introduced into Holland toward the end of the 16th century. They
became popular, then trendy, and mania soon set in. The flowers were bought and
sold on futures contracts, and prices escalated to the point where a single
bulb fetched the equivalent of ten times the annual salary of a skilled worker.
In 1637 the tulip craze collapsed as mysteriously as it began, and the Dutch
economy was in ruins.
It’s easy to
laugh at this today, but our current culture is no better. People such as the
Kardashians---individuals without a shred of talent, ability or redeeming
value---make tens of millions of dollars annually, and their every move is followed
by throngs of admirers. The media barrage is so intense that even those without
interest in the clan are tempted to take an occasional peek. When asked why
they deserve any attention at all, their most avid followers could not give a
rational answer. Yet the answer is obvious: the Kardashians are deemed to be important.
By basking in their media glow, those followers can also feel important.
The world of
wine is not immune to this insanity. In the early 1990s, for no logical reason,
the American sommelier community became fixated on Gruner Veltliner. The
trendier the restaurant, the more Gruner they had in the house. I remember
sitting in the Las Vegas outpost of Spago and leafing through four solid pages
of the stuff from both famous and obscure producers. No one knew what it was,
no one cared, and very few consumers ever ordered it. Still, a handful of
sommeliers had elevated a pleasant Austrian regional wine to near-mythic
worse now, because we live in a social media echo chamber. One of the first
things you learn in journalism is that stories can easily achieve critical mass
and take on a life of their own. Once a batch of reputable publications has
reported on a subject, it can no longer be ignored: whether the story has any
importance or merit, you have to cover it because
everyone else is doing so. In the wine world, this tendency is exaggerated
by the insecurity of many segments of the drinking public. Novices want more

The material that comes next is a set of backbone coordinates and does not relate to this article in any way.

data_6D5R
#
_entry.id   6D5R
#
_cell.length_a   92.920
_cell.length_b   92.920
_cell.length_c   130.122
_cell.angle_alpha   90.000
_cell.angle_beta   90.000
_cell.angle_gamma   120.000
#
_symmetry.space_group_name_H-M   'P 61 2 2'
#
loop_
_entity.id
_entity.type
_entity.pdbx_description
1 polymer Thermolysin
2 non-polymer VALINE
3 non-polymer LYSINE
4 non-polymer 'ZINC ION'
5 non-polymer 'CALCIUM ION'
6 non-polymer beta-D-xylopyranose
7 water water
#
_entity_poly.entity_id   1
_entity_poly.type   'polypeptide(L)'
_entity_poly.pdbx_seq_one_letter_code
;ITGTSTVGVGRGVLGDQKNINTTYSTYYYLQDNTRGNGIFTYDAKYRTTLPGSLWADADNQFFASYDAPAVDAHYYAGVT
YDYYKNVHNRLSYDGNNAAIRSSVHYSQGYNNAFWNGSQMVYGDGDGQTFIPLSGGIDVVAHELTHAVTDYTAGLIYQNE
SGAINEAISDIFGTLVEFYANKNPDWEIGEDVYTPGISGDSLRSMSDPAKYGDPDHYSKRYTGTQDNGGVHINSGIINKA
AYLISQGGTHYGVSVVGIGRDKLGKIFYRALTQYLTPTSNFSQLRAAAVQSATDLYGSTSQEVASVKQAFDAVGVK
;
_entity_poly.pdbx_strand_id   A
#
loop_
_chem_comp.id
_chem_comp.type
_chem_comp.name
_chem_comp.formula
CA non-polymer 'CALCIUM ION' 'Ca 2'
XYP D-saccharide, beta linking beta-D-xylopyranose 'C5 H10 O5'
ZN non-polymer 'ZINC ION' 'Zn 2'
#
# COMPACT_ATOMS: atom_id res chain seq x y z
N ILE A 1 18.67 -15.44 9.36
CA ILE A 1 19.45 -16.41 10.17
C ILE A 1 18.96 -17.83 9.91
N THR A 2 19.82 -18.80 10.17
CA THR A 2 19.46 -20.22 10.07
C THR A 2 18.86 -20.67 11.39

than anything to be in the know, and the desperation is no less intense among
wine writers with experience and credentials. No one likes to be scooped.
similar is happening right now with the Loire Valley. Unless you’re a true wine
geek, you probably haven’t heard of Chateau Rougeard. It’s a family-owned
property that has been farming organically since the end of the 19th
century, producing small amounts of Cabernet Franc from estate vines. The wine
has long been famous in Europe, and appears on the list of many Michelin
three-star restaurants. It was recently discovered by American sommeliers, who
are far more enthusiastic about it than they ever were about Gruner Veltliner.
Even better than Gruner, you can’t get it---and nothing inspires passion more
than something you can’t have.
over Chateau Rougeard suddenly seems to extend to the Loire in general,
particularly when it comes to small family-owned wineries that follow natural
farming practices. One wine writer after another has been making a pilgrimage
to the region, gasping with delight over the lost world they encounter. Yes,
the wines are charming, but make no mistake: those writers are going there
because of the buzz, because their colleagues have written about it and they
don’t want to be left out. Wine quality is one thing, but getting the story is
far more important.
does this have on the average consumer? Absolutely none. If you offered 100
wine drinkers a choice between Cakebread Cabernet and a bottle of
Saumur-Champigny from Chateau Rougeard, the Cabernet Franc would likely be
collecting dust in a corner. As we learn in high school, though, not everyone
can be cool. I’ve never had Chateau Rougeard, and I’m sure it’s probably very
good wine. I’m also certain that it’s importance to critics goes far beyond the
juice in the bottle.
We’ve been hearing for at least a decade that wine critics and sommeliers are disconnected from the public they supposedly serve. The truth of the situation cuts deeper. Wine is an aspirational commodity. It awakens our desire for connoisseurship, our need to strive to be greater than we are. If you’re drinking $20 wine, you’re constantly daydreaming about what $50 wine is like. If you can afford $50, your curiosity begins to escalate toward the range of the expensive cult bottles. It never stops. The lemmings who are currently flocking to the Loire Valley are doing more than reviewing wine. They are fueling our desire to own the most expensive tulip bulb in the world, to be like the Kardashians.